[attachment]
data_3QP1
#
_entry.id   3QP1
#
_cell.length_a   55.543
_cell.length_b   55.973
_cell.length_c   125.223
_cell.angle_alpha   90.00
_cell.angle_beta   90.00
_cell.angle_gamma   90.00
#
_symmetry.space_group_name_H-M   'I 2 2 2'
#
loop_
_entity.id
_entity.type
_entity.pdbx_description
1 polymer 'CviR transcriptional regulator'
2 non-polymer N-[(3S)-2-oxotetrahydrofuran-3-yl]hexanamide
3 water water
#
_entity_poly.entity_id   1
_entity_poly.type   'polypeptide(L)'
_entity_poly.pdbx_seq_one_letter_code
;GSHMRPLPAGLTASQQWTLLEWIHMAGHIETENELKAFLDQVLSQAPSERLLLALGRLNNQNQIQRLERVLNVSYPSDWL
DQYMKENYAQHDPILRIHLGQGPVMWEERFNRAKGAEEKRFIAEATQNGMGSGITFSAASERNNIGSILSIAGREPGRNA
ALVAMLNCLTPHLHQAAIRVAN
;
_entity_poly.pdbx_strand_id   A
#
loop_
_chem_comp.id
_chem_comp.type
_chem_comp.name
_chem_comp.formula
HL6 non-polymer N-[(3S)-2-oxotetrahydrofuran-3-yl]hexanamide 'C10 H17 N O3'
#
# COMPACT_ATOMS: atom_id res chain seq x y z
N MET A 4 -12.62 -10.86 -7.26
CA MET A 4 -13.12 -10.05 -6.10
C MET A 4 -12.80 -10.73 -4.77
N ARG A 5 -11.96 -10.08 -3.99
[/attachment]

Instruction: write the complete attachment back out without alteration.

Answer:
data_3QP1
#
_entry.id   3QP1
#
_cell.length_a   55.543
_cell.length_b   55.973
_cell.length_c   125.223
_cell.angle_alpha   90.00
_cell.angle_beta   90.00
_cell.angle_gamma   90.00
#
_symmetry.space_group_name_H-M   'I 2 2 2'
#
loop_
_entity.id
_entity.type
_entity.pdbx_description
1 polymer 'CviR transcriptional regulator'
2 non-polymer N-[(3S)-2-oxotetrahydrofuran-3-yl]hexanamide
3 water water
#
_entity_poly.entity_id   1
_entity_poly.type   'polypeptide(L)'
_entity_poly.pdbx_seq_one_letter_code
;GSHMRPLPAGLTASQQWTLLEWIHMAGHIETENELKAFLDQVLSQAPSERLLLALGRLNNQNQIQRLERVLNVSYPSDWL
DQYMKENYAQHDPILRIHLGQGPVMWEERFNRAKGAEEKRFIAEATQNGMGSGITFSAASERNNIGSILSIAGREPGRNA
ALVAMLNCLTPHLHQAAIRVAN
;
_entity_poly.pdbx_strand_id   A
#
loop_
_chem_comp.id
_chem_comp.type
_chem_comp.name
_chem_comp.formula
HL6 non-polymer N-[(3S)-2-oxotetrahydrofuran-3-yl]hexanamide 'C10 H17 N O3'
#
# COMPACT_ATOMS: atom_id res chain seq x y z
N MET A 4 -12.62 -10.86 -7.26
CA MET A 4 -13.12 -10.05 -6.10
C MET A 4 -12.80 -10.73 -4.77
N ARG A 5 -11.96 -10.08 -3.99